Christian Rudder Talks "Dataclysm" and OkCupid Analytics

The OkCupid co-founder has authored a best-selling book that analyzes user data from social media and dating sites to draw conclusions about modern human behavior.

Christian Rudder Talks "Dataclysm" and OkCupid Analytics

What does our online data say about who we are? That's the question at the heart of Christian Rudder's best-selling book Dataclysm: Who We Are (When We Think No One's Looking), released earlier this year. Rudder is co-founder and president of the online dating site OkCupid, which serves as the source of many of his analtics. In fact, Dataclysm is a work very similar in subject matter to the OkTrends blog he maintained for several years at OkCupid. The popular blog offered a unique brand of social analysis relying on statistics gathered from the site's userbase. Dataclysm continues in this vein while also speaking to how data scientists have become a newest breed of demographers. Rudder offers some examples of his findings in today's featured Big Think interview:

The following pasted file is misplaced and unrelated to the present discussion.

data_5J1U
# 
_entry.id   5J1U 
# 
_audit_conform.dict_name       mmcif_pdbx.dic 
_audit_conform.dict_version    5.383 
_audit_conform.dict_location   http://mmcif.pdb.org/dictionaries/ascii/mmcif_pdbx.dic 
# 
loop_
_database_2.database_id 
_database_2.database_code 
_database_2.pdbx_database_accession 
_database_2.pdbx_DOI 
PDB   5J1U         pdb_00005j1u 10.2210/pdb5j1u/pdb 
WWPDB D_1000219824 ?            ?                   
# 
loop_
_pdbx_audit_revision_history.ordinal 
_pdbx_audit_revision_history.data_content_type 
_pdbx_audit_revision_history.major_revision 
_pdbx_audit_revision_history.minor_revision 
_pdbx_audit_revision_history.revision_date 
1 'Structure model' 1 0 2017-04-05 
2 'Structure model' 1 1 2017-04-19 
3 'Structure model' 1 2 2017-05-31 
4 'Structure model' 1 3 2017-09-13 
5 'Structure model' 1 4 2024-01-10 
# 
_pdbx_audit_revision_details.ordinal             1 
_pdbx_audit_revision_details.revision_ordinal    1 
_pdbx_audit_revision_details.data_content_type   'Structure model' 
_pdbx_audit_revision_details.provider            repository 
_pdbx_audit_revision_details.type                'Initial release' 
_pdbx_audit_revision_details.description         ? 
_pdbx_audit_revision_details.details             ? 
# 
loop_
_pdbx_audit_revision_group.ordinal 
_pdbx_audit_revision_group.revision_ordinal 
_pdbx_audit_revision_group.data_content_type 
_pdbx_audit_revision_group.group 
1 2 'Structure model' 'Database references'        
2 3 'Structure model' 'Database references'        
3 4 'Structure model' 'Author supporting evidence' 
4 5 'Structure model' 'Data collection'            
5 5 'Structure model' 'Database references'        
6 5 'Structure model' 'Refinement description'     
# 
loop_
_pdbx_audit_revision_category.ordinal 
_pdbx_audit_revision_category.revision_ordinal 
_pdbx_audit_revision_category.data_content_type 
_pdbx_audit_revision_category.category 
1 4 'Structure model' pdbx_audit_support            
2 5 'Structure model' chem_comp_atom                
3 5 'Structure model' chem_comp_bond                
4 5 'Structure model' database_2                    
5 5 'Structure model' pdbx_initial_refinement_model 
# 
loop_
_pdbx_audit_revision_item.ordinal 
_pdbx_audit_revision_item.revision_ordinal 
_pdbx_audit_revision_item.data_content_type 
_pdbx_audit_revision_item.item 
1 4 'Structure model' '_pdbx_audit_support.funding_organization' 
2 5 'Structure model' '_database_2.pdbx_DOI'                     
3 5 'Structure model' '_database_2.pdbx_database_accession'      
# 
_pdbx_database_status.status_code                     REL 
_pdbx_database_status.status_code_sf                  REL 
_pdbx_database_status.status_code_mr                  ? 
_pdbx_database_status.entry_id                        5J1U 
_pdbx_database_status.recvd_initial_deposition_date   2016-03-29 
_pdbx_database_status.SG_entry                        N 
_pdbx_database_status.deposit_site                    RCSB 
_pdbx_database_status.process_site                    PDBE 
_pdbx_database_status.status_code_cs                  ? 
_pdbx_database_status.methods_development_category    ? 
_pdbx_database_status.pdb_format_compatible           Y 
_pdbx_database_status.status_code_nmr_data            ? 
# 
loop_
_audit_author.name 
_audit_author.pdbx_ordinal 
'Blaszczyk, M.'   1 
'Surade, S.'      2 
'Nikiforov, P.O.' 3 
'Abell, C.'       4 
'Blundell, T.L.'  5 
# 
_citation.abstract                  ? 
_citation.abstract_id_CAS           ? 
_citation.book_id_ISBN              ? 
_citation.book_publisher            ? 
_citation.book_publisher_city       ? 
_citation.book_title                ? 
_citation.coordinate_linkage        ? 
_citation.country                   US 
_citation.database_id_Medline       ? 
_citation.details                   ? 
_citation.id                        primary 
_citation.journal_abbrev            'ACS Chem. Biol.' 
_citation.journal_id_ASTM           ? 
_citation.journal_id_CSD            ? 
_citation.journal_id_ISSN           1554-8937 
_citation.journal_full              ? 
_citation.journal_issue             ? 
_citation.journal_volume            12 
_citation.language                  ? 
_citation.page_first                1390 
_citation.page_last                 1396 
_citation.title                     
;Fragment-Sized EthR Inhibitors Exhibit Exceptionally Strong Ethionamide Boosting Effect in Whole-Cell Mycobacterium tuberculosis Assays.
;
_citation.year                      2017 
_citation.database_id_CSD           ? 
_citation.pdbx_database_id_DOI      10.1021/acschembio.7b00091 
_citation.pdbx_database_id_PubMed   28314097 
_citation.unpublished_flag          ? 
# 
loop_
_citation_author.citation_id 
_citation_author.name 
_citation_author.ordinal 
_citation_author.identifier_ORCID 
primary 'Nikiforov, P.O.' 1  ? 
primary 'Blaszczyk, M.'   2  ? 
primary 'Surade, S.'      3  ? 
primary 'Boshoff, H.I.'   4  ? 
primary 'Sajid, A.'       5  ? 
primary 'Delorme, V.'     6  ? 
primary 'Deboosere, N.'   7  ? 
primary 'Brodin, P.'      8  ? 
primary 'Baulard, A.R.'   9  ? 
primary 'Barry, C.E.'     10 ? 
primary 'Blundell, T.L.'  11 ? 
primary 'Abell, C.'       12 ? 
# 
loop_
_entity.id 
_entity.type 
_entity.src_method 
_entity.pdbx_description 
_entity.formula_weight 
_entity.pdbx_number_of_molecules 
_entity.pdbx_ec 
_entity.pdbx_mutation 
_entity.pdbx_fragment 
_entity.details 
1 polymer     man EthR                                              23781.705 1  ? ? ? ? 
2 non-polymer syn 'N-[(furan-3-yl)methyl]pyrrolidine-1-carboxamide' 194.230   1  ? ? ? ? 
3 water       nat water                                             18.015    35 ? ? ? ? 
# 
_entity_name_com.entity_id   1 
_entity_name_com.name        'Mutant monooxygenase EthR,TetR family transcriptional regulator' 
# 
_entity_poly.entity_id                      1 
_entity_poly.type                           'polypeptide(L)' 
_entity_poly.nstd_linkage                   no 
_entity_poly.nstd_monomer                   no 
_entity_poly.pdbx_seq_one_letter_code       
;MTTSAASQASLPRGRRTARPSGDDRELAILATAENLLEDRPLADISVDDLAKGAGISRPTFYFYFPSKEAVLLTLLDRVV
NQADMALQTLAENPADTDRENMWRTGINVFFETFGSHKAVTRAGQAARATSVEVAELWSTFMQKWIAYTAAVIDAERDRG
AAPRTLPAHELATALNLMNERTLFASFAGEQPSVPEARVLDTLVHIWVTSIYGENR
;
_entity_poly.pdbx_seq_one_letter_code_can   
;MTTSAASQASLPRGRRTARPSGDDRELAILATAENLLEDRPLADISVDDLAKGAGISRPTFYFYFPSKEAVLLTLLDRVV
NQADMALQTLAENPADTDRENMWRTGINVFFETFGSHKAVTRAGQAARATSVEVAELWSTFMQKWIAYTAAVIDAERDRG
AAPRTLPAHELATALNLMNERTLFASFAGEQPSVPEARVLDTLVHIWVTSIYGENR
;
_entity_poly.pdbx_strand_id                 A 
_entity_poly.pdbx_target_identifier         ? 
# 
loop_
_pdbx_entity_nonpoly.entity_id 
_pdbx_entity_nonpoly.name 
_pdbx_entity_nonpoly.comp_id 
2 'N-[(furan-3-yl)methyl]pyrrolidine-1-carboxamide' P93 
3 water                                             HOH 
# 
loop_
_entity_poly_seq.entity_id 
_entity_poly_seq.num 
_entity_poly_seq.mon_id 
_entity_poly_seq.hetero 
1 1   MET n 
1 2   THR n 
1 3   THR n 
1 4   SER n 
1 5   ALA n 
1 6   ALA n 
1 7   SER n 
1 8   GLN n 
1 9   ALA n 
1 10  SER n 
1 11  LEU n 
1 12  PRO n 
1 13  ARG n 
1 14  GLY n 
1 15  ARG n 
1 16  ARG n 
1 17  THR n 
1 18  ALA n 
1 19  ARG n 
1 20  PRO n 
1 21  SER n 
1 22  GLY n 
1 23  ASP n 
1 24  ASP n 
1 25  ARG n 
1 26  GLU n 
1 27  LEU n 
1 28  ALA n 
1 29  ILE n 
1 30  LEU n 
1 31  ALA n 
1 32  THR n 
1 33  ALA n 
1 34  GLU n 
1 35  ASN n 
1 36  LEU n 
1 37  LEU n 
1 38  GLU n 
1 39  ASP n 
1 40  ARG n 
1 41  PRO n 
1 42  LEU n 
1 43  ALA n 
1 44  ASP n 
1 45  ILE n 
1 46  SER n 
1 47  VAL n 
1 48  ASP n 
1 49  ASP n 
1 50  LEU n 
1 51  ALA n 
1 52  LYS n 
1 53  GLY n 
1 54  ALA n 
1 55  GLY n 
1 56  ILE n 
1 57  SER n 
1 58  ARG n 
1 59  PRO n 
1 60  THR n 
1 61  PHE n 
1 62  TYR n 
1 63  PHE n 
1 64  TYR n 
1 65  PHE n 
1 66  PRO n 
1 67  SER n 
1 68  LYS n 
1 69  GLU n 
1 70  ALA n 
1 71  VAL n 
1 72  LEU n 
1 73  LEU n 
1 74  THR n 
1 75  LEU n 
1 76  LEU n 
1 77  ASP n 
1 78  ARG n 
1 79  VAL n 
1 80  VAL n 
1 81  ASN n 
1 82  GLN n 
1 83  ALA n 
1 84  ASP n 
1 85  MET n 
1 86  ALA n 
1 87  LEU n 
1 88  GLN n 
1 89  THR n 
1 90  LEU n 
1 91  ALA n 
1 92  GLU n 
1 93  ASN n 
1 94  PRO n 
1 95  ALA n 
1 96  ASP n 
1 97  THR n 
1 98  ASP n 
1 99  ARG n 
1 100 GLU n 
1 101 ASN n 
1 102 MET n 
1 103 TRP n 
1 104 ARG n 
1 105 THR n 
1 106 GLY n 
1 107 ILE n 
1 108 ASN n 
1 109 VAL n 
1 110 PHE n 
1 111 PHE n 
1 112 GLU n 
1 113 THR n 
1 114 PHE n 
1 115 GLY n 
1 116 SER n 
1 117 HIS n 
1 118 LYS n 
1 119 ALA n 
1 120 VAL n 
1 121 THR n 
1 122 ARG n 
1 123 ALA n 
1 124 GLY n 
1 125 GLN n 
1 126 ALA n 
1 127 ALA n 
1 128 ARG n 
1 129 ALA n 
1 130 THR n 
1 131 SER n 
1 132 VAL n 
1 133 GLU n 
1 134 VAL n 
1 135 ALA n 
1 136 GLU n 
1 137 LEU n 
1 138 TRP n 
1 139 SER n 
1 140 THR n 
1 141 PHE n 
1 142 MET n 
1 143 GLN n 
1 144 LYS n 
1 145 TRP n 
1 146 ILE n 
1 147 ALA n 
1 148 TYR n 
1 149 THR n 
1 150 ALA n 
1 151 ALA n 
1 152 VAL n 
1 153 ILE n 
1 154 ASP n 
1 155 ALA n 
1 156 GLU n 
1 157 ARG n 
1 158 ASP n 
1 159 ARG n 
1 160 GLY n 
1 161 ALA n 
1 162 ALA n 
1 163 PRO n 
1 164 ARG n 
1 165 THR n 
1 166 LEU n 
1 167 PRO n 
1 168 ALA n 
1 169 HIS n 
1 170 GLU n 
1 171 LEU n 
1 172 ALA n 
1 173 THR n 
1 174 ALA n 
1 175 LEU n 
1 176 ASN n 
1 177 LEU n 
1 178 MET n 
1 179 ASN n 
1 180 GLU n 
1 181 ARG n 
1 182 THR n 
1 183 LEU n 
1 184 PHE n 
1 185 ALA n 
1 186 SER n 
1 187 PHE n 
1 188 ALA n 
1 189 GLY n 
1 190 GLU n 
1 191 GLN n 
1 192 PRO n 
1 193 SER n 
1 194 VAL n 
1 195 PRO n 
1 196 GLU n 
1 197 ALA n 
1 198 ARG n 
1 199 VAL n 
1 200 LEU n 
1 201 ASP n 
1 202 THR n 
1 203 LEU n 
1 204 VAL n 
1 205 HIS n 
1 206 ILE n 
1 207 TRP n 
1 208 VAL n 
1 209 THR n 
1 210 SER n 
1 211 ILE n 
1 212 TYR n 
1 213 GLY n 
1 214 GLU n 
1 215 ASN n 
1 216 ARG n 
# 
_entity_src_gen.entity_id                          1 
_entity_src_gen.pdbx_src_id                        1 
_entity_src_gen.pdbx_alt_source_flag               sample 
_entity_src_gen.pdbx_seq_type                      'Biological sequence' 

Several of Rudder's initial observations appear to substantiate commonly held perceptions of heterosexual dating:

"You see that men are the kind of pursuers in relationships at a four to one ratio and kind of correspondingly, women, because they're getting four messages to every one they send out, like they respond a lot less and response rates track directly with how hot the writer was, is."

Beneath the surface though, there are some surprising behavioral trends revealed through Rudder's unique access to data such as message length, time spent composing messages, and message response rates:

"You also see that once people start talking and they establish a rapport, which for OkCupid is four messages going back-and-forth, that attractiveness kind of goes out the window at that point. Your personality takes over after the fourth message." 

Rudder also takes note of implicit racial biases among OkCupid users, all in spite of the site's politically progressive demographics: